Aedes aegypti is the mosquito that transmits the flavivirus that causes dengue, a disease that afflicts about 100 million people annually. Aedes aegypti is also the vector for yellow fever and chikungunya virus.
Last month Nene et al published the complete genome sequence of Aedes aegypti in Science. This work will now allows researchers to develop sound strategies that prevent vector competence. For instance, this study will allow the identification of new genes and proteins that control the transmission of the pathogen, the mosquito resistance to insecticides and the mosquito behaviors that give rise to the transmission of the disease. The identification of those genes will then allow scientists to develop targeted drugs.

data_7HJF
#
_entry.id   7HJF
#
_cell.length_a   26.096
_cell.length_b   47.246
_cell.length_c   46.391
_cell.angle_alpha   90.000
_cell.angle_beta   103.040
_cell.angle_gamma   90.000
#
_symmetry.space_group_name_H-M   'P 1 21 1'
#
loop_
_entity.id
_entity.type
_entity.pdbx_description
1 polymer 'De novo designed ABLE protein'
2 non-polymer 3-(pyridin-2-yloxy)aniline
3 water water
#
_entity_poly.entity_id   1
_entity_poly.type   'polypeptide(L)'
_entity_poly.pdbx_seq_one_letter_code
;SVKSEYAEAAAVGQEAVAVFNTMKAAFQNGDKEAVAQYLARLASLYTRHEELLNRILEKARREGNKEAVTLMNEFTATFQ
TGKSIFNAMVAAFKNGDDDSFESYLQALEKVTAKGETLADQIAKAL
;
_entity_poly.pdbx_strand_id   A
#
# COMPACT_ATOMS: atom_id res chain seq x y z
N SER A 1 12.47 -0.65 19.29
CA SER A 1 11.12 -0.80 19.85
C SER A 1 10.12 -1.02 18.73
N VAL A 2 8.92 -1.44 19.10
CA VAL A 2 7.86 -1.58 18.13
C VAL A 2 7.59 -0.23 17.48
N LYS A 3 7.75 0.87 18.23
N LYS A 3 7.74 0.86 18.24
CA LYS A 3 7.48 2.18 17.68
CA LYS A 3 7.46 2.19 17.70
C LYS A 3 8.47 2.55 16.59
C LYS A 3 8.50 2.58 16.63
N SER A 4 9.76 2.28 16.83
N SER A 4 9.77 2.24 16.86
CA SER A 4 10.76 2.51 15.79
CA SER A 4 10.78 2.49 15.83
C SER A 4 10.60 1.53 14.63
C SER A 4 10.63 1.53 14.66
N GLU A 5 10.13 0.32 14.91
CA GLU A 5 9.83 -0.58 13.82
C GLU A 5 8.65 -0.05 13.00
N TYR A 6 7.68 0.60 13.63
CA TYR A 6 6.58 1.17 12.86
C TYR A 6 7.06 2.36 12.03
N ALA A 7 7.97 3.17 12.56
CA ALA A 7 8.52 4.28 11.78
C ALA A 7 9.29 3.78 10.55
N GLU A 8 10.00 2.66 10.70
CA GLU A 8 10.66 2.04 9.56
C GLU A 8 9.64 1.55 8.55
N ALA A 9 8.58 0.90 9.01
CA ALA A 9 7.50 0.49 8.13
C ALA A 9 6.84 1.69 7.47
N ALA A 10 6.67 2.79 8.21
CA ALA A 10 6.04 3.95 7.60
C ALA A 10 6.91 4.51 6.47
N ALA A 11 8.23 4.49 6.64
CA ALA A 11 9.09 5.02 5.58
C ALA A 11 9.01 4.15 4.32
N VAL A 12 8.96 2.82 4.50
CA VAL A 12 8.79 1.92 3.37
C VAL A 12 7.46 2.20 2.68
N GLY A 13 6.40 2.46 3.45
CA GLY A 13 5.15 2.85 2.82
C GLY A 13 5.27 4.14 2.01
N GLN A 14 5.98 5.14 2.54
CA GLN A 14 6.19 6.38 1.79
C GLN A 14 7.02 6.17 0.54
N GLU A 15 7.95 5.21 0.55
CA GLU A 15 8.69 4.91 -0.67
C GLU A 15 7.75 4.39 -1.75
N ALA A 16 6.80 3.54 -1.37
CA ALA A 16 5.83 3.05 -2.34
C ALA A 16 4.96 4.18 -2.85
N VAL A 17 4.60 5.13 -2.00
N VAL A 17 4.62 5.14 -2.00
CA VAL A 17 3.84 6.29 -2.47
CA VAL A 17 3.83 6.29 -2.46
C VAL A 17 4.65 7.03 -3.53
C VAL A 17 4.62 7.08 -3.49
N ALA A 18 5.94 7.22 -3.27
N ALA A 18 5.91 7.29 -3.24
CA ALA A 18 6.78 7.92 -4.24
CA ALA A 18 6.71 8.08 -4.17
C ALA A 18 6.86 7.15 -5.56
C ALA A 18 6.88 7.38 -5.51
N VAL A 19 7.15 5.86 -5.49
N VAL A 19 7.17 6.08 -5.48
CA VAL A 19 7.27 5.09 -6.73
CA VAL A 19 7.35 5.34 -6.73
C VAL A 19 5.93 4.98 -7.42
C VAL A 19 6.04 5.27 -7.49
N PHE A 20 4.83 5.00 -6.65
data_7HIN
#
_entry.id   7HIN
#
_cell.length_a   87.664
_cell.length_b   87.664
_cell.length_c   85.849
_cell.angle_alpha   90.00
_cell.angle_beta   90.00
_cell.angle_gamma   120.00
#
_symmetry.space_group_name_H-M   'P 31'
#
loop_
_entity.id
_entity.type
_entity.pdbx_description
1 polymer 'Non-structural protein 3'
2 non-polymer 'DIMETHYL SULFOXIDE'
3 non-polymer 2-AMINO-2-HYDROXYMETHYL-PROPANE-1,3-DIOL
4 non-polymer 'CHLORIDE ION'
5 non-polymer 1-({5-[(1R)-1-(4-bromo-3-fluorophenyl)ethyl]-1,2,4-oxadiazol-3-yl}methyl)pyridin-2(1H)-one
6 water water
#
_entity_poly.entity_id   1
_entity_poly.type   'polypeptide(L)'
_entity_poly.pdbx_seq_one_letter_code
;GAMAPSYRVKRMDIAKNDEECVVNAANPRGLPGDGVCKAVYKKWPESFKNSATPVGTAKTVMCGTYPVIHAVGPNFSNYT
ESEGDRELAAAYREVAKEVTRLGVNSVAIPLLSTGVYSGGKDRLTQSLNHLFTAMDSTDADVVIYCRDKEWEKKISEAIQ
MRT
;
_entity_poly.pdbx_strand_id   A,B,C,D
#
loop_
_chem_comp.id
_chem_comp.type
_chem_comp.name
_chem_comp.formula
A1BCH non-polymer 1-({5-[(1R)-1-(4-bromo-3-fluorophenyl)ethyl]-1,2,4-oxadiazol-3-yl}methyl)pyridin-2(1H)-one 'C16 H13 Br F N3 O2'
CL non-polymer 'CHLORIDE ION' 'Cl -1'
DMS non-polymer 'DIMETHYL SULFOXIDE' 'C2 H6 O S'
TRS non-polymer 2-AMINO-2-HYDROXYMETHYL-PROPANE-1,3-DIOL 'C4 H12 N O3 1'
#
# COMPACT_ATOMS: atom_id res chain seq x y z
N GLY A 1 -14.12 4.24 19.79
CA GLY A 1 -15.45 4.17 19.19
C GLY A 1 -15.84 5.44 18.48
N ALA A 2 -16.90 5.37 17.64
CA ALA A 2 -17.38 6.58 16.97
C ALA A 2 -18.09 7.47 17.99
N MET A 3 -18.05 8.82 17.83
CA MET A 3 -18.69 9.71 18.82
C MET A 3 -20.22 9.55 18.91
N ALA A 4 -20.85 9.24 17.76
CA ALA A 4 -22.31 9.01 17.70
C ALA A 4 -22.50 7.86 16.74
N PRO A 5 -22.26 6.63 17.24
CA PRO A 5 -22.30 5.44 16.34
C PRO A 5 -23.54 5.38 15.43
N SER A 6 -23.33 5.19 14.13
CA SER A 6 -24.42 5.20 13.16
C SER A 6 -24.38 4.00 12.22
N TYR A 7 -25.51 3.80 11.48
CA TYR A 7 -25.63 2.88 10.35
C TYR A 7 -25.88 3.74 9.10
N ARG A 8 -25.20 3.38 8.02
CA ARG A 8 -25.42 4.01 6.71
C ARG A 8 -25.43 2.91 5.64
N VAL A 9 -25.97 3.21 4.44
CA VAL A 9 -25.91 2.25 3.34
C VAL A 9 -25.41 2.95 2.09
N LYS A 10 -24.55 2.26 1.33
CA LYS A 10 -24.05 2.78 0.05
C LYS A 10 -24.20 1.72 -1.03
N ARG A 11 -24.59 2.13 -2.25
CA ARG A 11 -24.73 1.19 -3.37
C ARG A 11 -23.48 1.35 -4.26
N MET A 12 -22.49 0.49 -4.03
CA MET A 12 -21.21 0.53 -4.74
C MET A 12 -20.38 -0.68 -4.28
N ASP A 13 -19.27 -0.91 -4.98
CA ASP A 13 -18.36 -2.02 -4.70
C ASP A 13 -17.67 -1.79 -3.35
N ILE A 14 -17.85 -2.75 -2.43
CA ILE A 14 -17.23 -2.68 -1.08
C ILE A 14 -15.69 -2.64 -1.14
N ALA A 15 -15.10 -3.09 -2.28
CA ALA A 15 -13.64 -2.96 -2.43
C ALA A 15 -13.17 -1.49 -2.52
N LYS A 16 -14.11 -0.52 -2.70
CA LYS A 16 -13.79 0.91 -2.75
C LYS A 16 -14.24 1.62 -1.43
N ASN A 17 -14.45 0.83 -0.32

These are great news for global public health, particularly in Puerto Rico, where dengue is not only an epidemic disease, but has also been in the rise lately. Puerto Rico has contributed to our understanding of dengue epidemiology, thanks in part to the work of people like Dr. Jose Rigau. Dr. Rigau worked at the Dengue branch of the Centers for Disease Control (CDC) in Puerto Rico. Dr. Rigau, an active member of CienciaPR, is now retired and works compiling the scientific history of Puerto Rico and wrote our Puerto Rican scientific history section.
The new genomic sequence of Aedes aegypti will allow the CDC scientists working in Puerto Rico to develop new experimental strategies to understand and control the biological cycle of this deadly vector.